Kerala Women’s Commission opens inquiry into the ‘pepper spray’ attack

Bindu Ammini, rights activist, arguing with police outside the City Police Commissioner's Office in Kochi on Tuesday morning.

Bindu Ammini, rights activist, arguing with police outside the City Police Commissioner's Office in Kochi on Tuesday morning.

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Bindu Ammini, rights activist, arguing with police outside the City Police Commissioner's Office in Kochi on Tuesday morning.
Bindu Ammini, rights activist, arguing with police outside the City Police Commissioner’s Office in Kochi on Tuesday morning.

Activist Trupti Desai, along with with four members of the Bhumata Brigade, has arrived in Kochi to visit the Sabarimala temple.

With the Supreme Court is yet to rule on whether a non-epistolary court can intervene in religious affairs, activist Trupti Desai, along with with four members of the Bhumata Brigade, has arrived in Kochi to visit the Sabarimala temple on November 26.

BJP, Sangh Parivar not behind the attack, says Kummanam Rajasekharan

Sabarimala women entry | Updates: Kerala Women’s Commission opens inquiry into the ‘pepper spray’ attack

Former State president of the Bharathiya Janata Party Kummanam Rajasekharan told journalists that neither the BJP nor the Sangh Parivar had anything to do with the attack on Ms. Ammini. He said the person arrested in connection with the incident was not a member of the party.

Mr. Rajasekharan said the Government’s lack of commitment to protecting customs and practices unique to Sabarimala lay at the heart of the latest outbreak of protests by devotees. The State should take a clear stance in the SC to protect Sabarimala faith, Mr Rajasekharan said, adding that devotees would resist any move to dilute religious customs in Sabarimala.

Devaswom Minister alleges conspiracy in protests against Trupti Desai

Kerala Devaswom Minister Kadakampally Surendran condemned the ‘pepper spray’ attack against Ms. Ammini in strong terms. However, he said the “set piece” protests against the activists appeared to be part of a bigger conspiracy to disrupt the pilgrimage and sow seeds of unrest in Kerala.

Mr. Surendran said a national channel had interviewed Ms. Desai and her compatriots when they alighted at the Kochi International Airport.

The channel broadcast their intention to journey to Sabarimala and their temporary stop at the office of the Commissioner for police to seek the law enforcement’s protection.

Soon, Sangh Parivar activists gathered outside the police facility and raised a noisy protest. It seemed they had a prescient warning about the arrival of Ms. Desai and her supporters, he said.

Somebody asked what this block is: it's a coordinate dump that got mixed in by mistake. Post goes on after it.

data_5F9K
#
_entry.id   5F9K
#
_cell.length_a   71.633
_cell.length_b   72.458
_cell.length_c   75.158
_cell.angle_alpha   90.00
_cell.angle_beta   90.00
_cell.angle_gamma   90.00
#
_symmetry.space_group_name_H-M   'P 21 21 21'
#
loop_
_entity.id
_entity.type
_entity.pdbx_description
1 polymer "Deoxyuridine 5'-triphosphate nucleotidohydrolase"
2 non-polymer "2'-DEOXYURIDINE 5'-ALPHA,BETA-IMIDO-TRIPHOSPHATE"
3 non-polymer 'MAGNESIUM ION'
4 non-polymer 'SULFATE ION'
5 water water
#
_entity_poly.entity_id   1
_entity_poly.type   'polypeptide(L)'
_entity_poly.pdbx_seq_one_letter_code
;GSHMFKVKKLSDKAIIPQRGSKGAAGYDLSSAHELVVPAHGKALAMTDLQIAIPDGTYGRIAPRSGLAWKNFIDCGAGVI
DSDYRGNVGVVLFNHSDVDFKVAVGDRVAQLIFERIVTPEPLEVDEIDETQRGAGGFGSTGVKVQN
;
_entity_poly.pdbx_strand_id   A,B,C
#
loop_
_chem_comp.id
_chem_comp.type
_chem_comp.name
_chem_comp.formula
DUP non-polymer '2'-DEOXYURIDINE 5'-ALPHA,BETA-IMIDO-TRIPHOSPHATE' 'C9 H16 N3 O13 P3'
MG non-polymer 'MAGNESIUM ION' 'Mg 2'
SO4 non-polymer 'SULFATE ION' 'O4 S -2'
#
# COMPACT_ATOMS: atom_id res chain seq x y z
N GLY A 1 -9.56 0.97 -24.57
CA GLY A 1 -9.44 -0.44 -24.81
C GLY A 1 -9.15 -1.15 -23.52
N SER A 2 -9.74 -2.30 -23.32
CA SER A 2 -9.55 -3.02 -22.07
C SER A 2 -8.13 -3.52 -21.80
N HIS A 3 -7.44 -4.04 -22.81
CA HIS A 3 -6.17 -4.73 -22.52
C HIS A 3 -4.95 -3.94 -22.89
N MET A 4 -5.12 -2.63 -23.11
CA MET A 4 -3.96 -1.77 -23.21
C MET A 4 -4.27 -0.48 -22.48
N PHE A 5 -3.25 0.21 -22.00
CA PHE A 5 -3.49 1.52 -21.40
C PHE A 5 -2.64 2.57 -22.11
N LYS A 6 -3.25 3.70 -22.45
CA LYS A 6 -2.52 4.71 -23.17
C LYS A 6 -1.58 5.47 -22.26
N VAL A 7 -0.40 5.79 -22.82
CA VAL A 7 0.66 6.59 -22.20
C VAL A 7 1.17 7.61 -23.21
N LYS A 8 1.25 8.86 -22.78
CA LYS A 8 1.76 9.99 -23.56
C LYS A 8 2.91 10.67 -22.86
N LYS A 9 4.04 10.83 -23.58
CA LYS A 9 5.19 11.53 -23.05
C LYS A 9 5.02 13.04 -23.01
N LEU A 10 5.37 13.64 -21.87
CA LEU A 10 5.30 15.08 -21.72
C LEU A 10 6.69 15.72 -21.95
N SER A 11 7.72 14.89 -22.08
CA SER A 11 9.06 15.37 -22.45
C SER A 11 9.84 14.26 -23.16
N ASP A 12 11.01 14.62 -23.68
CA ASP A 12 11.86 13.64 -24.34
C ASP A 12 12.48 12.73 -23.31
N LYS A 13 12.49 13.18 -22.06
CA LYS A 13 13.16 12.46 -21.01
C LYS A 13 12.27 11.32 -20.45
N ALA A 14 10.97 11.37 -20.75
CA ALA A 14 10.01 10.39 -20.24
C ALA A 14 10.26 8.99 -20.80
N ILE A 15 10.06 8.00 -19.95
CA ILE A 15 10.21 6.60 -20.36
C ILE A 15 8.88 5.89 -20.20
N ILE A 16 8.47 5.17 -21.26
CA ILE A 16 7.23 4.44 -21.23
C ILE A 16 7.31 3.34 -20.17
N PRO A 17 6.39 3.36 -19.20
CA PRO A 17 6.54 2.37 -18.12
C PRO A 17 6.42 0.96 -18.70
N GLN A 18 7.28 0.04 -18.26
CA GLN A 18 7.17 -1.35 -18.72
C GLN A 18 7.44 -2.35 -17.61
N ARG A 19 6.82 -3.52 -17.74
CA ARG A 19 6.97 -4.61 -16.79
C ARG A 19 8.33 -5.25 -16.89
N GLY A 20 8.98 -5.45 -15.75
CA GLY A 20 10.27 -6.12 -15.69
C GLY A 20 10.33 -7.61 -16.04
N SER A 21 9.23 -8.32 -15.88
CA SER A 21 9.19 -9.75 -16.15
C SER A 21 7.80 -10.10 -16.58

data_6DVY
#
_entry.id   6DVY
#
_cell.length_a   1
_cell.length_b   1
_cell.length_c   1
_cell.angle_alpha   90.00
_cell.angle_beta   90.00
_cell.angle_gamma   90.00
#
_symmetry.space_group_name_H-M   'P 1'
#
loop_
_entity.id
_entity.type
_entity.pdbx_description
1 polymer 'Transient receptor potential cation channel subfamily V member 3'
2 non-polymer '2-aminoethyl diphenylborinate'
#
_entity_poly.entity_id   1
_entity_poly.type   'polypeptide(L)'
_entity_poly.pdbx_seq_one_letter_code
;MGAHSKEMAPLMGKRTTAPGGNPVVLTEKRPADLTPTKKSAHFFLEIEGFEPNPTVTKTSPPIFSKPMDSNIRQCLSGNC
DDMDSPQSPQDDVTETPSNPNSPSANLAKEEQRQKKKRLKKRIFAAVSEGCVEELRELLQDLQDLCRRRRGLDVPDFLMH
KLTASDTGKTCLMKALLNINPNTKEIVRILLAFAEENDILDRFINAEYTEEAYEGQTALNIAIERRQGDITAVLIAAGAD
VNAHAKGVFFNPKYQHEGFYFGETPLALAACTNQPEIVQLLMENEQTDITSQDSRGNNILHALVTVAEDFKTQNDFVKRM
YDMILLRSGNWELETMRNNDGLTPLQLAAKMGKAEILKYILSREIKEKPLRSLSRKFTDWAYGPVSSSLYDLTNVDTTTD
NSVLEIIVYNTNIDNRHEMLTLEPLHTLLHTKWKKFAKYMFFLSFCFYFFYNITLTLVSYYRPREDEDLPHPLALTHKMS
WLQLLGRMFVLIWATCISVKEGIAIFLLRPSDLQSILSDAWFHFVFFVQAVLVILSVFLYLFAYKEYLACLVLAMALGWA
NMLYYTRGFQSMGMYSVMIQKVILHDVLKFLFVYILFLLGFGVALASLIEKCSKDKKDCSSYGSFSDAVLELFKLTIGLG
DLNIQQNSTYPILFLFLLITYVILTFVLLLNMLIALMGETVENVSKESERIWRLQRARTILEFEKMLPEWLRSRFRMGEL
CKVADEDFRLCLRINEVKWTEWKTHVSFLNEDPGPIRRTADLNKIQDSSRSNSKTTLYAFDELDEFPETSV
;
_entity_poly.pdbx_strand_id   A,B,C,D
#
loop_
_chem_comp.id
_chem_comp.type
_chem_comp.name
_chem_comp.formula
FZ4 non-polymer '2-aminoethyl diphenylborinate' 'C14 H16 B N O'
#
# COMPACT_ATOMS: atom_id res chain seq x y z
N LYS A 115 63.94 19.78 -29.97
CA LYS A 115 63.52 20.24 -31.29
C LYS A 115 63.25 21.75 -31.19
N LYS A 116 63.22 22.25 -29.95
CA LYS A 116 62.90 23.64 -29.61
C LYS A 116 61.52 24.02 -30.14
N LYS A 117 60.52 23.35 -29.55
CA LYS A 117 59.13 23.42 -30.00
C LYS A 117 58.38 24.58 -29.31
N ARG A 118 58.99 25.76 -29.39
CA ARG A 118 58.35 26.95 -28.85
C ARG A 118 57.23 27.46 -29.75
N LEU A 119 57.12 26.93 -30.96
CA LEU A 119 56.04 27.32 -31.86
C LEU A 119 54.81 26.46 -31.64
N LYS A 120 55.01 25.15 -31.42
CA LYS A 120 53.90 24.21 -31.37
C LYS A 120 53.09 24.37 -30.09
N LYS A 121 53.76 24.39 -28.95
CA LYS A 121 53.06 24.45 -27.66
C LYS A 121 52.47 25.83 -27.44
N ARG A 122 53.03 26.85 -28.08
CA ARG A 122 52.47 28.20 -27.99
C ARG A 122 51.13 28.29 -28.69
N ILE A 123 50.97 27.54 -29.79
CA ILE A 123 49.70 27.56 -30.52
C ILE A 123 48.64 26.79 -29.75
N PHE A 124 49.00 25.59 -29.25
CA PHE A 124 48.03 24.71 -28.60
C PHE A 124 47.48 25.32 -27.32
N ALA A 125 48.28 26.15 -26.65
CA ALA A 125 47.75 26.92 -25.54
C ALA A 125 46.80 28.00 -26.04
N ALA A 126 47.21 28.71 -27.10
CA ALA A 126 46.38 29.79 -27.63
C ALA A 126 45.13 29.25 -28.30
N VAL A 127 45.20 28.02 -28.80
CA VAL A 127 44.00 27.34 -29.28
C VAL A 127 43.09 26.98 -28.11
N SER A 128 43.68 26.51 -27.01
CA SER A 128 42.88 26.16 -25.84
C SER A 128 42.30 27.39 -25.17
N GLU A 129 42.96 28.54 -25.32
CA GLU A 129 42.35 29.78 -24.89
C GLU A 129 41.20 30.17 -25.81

“The entire chain of events seemed preset and smacked of a plot to disrupt the pilgrimage,” Mr. Surendran told journalists. He said the attempt to unleash trouble had come at a time when the pilgrimage was progressing smoothly, and offering from devotees had touched an all-time high.

‘Ammini didn’t meet Law Minister’

The Minister denied reports that Ms. Ammini had met Law Minister A. K. Balan in the Government Secretariat last week and aired her intention to accompany workers of the Bhumata Brigade to Sabarimala. The State government had nothing to do with their travel plans. It had received legal advice that the government was under no juridical obligation to escort women activists to Sabarimala.

He said the Supreme Court’s latest order lacked clarity on whether its 2018 verdict allowing the entry of women between the age of 10 and 50 to the temple remained operational. Some quarters interpreted the latest court decision as one that put the earlier order in abeyance. He said any citizen could move the court to seek lucidity.

Former State president of the Bharatiya Janata Party Kummanam Rajasekharan told journalists that neither the BJP nor the Sangh Parivar had anything to do with the attack on Ms. Ammini. He said the person arrested in connection with the incident was not a member of the party.

Mr. Rajasekharan said the government’s lack of commitment to protecting customs and practices unique to Sabarimala lay at the heart of the latest outbreak of protests by devotees. The State should take a clear stance in the Supreme Court to protect Sabarimala faith. Mr. Rajasekharan said devotees would resist any move to dilute religious customs at Sabarimala.

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